Legends in your area

This publicly viewable forum is to discuss concepts and personal experiences surrounding mysterious and unexplained encounters with unseen forces, spiritual influences, people who don't know they are dead, and the many bridges and dark frontiers that approach us to the next world. Hauntings, possessions, spirit communications, apparitions, discarnate intelligences, and all things that go bump in the night.

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Postby lady_sequanna » Sun May 20, 2007 12:11 pm

As I was looking for something else, I stumbled upon this thread and thought it's an interesting one to bring back to life. Even if the original intention was to gather stories from all around the US, maybe a little foreign twist isn't a bad idea. ;)

Here's a small local legend.

The Enchanted Cave AKA Zaida, the Moorish
In the Sintra mountain range, near what is known as the Moorish Castle, there is a rock with a crease that tradition says marks the entrance to a cave that connects to the castle. It’s known as the Moorish Cave or the Enchanted Cave and the name takes us back to an ancient legend from a time when the Moors were the rulers of Sintra and the Christians frequently attacked it, trying to get control of the area. In one of the combats, a noble Christian knight was taken prisoner and Zaida, the alcaid’s daughter, fell in love with him. Day after day Zaida visited the noble knight and the pair grew closer and closer until the day came that the Christians payed the ransom and it was time to set him free. The enamored knight implored Zaida to escape with him but she refused to leave, while pleading for their love to never be forgotten. The noble knight returned to his family but deep sadness darkened his days. He tried to forget about Zaida on the multiple battlefields but after many sleepless nights he decided to take his troops and attack Sintra’s castle again. During that fight the two lovers were finally reunited and shared an embrace but fate decided that the noble knight was to fall mortally injured. Zaida dragged her beloved through a secret passage to a hidden room in the caves but as she was in a nearby spring filling a water pitcher to take to her beloved, she was hit by an arrow and also fell injured. The Christian knight joined her lover’s body and their blood combined into a stream of love and dedication. Later on the the two lifeless bodies were found. Ever since then, on certain full moon nights, by the cave there is an apparition of a fair young maiden dressed in white with a pitcher that she fills with water. Afterwards she cries in an agonizing lament and disappears in the night...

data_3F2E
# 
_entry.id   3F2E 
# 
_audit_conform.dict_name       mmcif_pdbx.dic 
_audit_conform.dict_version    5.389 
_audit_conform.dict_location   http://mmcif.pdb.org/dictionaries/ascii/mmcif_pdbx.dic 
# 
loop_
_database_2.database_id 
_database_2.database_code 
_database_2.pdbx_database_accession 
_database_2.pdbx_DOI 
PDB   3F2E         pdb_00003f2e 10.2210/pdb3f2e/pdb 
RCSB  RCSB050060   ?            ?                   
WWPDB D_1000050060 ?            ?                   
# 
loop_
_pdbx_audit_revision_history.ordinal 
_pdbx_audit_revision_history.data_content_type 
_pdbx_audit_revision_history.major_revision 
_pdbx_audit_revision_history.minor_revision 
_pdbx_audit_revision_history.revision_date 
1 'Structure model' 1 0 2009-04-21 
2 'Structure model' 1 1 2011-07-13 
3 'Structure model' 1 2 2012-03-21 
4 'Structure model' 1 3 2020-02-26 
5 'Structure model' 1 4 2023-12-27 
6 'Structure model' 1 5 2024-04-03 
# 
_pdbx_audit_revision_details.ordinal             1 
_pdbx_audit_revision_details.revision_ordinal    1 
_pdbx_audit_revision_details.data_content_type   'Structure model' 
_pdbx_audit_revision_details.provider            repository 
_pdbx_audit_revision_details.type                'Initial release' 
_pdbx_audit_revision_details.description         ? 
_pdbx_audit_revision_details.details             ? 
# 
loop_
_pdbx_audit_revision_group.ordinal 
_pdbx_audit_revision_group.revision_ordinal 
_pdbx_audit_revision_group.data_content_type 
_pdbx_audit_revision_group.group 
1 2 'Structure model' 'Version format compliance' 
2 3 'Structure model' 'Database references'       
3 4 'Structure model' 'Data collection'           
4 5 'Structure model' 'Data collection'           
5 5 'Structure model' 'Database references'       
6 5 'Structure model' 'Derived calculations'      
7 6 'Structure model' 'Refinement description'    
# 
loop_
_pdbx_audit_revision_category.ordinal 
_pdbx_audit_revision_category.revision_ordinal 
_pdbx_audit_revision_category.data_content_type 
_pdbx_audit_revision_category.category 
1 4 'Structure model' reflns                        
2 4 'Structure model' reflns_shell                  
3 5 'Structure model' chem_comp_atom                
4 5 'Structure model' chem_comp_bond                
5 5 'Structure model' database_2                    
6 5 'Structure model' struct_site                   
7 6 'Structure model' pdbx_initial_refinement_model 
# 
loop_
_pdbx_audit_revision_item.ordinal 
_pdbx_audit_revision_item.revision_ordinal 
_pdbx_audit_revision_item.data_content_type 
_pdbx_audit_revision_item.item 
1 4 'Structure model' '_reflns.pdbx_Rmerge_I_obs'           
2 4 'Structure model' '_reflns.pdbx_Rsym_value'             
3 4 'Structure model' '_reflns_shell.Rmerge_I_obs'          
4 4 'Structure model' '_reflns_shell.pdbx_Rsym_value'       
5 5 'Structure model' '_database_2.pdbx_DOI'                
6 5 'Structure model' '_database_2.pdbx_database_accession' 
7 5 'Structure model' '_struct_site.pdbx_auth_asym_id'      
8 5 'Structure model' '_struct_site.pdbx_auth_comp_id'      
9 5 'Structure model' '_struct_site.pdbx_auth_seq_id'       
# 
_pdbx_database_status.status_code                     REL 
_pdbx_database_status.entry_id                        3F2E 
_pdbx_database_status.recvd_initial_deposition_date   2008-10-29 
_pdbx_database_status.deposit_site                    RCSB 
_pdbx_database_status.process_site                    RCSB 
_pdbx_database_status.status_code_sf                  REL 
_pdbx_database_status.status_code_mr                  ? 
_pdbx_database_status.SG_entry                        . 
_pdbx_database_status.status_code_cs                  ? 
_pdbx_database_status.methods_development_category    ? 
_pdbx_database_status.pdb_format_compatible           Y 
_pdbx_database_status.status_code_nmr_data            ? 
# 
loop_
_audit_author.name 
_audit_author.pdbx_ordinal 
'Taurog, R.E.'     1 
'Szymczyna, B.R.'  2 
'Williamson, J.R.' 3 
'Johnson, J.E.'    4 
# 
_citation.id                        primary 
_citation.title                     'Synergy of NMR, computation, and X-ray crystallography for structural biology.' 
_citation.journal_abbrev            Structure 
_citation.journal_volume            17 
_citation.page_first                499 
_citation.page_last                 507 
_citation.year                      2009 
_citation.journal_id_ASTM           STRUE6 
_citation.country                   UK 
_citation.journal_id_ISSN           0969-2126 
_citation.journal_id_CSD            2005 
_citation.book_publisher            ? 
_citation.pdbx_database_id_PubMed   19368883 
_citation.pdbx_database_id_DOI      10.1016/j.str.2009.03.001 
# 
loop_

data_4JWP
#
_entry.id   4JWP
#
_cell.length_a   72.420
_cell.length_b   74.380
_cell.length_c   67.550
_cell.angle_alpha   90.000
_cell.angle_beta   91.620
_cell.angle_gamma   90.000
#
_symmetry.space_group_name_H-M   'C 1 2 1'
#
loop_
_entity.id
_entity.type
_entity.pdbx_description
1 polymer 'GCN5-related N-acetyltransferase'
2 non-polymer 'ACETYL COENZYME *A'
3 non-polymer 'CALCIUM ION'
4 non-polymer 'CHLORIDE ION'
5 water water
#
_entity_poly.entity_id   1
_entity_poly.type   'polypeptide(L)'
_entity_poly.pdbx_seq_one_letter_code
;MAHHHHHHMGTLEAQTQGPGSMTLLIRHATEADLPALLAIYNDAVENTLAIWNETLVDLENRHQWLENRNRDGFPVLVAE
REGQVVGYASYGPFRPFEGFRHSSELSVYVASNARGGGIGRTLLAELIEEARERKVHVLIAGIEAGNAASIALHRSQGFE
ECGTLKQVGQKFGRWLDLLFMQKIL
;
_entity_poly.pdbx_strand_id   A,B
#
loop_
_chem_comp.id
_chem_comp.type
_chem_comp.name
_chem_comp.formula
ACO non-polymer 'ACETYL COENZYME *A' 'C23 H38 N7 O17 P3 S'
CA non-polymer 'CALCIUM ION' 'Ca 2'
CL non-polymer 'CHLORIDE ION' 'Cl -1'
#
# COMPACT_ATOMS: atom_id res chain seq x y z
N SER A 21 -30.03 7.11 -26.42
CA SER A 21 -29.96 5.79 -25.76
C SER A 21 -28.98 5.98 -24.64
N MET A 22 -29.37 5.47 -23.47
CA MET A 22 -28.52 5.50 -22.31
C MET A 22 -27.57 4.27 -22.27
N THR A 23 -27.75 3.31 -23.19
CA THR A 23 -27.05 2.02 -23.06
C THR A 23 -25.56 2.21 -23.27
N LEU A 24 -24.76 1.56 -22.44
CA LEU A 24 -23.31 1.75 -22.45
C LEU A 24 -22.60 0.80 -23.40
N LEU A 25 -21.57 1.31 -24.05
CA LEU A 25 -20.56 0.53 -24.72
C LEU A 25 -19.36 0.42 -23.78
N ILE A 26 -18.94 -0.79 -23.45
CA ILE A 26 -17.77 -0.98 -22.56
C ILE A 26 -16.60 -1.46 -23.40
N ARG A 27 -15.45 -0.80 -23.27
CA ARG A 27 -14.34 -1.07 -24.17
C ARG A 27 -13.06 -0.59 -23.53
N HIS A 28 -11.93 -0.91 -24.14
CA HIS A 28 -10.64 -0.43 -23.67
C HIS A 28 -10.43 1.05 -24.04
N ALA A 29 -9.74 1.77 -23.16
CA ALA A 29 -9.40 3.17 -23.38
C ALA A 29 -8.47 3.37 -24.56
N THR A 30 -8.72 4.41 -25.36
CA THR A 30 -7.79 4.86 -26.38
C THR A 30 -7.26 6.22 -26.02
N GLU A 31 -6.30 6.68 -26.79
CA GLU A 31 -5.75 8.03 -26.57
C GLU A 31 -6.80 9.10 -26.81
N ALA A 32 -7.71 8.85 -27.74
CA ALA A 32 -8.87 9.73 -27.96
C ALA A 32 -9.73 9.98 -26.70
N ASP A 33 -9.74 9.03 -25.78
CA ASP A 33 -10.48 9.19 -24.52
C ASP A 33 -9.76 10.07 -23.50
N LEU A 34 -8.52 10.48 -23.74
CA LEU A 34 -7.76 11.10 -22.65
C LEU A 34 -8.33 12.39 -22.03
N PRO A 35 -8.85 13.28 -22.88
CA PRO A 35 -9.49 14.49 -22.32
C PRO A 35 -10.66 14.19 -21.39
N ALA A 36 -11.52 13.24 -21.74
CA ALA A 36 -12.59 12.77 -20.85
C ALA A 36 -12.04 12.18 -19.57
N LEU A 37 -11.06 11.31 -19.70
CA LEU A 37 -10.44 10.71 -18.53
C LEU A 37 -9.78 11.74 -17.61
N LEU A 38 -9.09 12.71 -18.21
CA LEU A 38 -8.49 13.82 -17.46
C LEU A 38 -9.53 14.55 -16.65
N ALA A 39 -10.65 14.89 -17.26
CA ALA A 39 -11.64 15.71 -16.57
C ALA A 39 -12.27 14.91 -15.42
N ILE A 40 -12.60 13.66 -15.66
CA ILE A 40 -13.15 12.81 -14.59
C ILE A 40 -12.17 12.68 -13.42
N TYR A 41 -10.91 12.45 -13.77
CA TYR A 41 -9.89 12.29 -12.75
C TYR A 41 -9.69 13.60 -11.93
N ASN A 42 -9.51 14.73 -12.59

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Re: Legends in your area

Postby AriannaFitzgerald » Fri Mar 15, 2013 7:35 pm

Well, there's two I can name without thinking. One involves the ghosts of War Eagle ([urlhttp://www.wareaglemill.com/][/url]) and the Crescent Hotel in Eureka Springs (http://www.crescent-hotel.com/). There's also the legend of Petite Jean (http://www.petitjeanstatepark.com/, which is actually closer where I am now in the state.

War Eagle entails a ghost of a native warrior by the same name. I actually do not know it very well, although the mill and the surrounding area is a fantastic place to tour. There's a lot of local folk culture and the place just buzzes with energy.

The Crescent Hotel and the entire town of Eureka Springs rightfully earns its reputation as a spiritual hot spot in the state of Arkansas. The general knowledge among the more spiritually attuned residents is that there is a spiritual gateway centered on the parking lot by the Courthouse. The entire little town seems lost in time, stuck between the Victorian and Edwardian eras, sometimes in ways that go beyond just the old buildings and the tourist trade. It's difficult to pin down. Although I did experience a strange temporal flux there once, so there might be something to that.